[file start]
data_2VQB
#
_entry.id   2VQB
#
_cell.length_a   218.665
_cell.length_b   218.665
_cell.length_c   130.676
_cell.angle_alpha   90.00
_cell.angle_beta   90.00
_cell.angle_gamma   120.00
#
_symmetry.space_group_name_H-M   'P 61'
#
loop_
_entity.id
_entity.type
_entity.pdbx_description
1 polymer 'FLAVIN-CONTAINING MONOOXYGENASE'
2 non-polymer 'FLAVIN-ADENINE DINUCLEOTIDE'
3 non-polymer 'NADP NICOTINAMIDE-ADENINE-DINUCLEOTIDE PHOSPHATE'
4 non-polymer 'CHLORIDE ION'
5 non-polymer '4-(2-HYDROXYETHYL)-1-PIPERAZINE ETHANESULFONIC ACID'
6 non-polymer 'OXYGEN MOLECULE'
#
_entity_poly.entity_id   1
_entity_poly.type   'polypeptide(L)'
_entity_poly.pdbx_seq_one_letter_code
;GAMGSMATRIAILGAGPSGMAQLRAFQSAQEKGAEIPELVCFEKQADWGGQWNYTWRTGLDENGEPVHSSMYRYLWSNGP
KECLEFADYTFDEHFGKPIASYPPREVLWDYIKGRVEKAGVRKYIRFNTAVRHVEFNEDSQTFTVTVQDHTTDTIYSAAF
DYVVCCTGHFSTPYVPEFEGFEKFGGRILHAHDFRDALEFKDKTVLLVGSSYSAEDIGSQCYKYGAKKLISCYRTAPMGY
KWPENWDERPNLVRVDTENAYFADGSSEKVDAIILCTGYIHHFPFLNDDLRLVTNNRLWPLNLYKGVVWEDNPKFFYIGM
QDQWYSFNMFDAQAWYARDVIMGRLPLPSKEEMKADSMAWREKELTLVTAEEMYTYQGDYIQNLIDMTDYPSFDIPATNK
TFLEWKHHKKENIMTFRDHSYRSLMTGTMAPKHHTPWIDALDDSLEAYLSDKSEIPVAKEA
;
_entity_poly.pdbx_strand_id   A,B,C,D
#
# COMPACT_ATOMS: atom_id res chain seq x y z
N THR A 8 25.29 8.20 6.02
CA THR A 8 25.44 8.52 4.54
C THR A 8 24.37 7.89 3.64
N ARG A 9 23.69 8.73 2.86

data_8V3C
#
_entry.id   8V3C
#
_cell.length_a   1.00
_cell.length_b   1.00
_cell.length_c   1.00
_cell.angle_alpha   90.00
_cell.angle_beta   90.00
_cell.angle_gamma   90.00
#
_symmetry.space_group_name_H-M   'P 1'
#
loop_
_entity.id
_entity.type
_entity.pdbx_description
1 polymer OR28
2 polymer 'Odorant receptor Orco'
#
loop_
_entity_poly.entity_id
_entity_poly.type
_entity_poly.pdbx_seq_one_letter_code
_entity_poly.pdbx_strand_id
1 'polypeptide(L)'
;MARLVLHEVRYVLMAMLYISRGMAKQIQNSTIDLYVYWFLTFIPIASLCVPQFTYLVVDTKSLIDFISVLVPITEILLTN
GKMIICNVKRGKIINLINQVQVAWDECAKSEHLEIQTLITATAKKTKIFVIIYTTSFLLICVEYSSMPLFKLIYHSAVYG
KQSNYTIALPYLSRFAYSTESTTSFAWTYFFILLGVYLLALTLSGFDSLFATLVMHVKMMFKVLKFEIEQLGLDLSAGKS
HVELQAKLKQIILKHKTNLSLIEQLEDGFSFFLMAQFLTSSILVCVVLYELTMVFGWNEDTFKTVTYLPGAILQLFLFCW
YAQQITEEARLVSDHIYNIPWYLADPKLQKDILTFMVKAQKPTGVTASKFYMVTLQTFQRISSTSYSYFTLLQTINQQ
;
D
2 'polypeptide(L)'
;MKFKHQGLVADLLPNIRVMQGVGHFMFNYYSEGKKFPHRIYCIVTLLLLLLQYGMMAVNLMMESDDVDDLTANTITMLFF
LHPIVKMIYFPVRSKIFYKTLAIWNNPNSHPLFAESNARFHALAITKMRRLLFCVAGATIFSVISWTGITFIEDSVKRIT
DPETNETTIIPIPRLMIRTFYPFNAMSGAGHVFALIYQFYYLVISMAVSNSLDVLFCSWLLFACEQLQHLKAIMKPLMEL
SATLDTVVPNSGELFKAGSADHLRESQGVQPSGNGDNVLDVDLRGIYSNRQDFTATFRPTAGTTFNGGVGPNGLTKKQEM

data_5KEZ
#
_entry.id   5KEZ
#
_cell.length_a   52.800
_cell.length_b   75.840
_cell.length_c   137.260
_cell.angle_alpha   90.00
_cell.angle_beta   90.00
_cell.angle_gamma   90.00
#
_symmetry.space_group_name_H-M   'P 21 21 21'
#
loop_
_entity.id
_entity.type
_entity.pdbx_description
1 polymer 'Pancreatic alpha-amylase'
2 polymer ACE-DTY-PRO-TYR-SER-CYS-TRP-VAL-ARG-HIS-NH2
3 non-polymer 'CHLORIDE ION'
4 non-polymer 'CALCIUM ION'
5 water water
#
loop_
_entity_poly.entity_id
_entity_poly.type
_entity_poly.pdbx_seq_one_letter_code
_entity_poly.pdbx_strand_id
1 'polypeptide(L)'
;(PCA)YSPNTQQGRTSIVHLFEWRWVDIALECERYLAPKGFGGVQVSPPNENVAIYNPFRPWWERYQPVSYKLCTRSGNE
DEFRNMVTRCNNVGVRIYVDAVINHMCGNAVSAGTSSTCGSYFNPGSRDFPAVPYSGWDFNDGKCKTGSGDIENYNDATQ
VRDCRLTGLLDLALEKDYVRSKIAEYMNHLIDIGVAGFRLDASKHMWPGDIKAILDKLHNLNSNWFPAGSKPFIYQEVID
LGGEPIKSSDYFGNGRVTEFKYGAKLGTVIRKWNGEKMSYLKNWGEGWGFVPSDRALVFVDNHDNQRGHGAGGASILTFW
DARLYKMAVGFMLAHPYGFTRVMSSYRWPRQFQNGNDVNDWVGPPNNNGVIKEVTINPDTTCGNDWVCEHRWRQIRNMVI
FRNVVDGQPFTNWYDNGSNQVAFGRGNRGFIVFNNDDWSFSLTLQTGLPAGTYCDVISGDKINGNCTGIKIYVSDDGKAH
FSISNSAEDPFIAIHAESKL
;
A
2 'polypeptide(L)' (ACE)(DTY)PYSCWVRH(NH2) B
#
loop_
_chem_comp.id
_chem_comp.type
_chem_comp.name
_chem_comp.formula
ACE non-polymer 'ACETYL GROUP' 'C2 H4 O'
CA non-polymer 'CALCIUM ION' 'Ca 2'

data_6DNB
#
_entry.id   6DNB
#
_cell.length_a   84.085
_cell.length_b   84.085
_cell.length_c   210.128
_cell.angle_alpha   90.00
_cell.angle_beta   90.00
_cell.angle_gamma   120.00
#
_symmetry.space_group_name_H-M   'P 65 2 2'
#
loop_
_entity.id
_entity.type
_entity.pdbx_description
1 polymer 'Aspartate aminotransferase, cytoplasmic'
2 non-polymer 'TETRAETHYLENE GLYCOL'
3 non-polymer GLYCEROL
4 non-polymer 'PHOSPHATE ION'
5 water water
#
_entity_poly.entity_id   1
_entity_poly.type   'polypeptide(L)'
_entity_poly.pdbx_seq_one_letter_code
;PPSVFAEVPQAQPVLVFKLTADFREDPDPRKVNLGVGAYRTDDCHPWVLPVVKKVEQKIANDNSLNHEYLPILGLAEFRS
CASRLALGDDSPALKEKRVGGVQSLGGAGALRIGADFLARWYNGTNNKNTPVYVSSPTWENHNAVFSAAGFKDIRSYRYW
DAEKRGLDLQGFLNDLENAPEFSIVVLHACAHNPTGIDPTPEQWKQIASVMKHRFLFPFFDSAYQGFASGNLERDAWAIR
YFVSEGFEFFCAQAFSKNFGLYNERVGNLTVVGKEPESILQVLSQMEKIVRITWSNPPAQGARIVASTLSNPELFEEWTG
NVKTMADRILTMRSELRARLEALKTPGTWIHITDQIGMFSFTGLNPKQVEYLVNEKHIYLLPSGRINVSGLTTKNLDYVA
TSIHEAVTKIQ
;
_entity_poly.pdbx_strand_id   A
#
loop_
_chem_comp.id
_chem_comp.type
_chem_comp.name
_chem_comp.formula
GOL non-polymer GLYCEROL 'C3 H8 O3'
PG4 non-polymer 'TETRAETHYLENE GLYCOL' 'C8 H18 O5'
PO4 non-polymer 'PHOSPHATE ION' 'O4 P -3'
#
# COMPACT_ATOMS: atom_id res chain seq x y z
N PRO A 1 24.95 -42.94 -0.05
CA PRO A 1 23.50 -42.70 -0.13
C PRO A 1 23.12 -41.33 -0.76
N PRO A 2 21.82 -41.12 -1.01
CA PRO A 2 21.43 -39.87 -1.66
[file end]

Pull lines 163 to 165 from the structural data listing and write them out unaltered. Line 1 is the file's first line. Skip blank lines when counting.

_chem_comp.id
_chem_comp.type
_chem_comp.name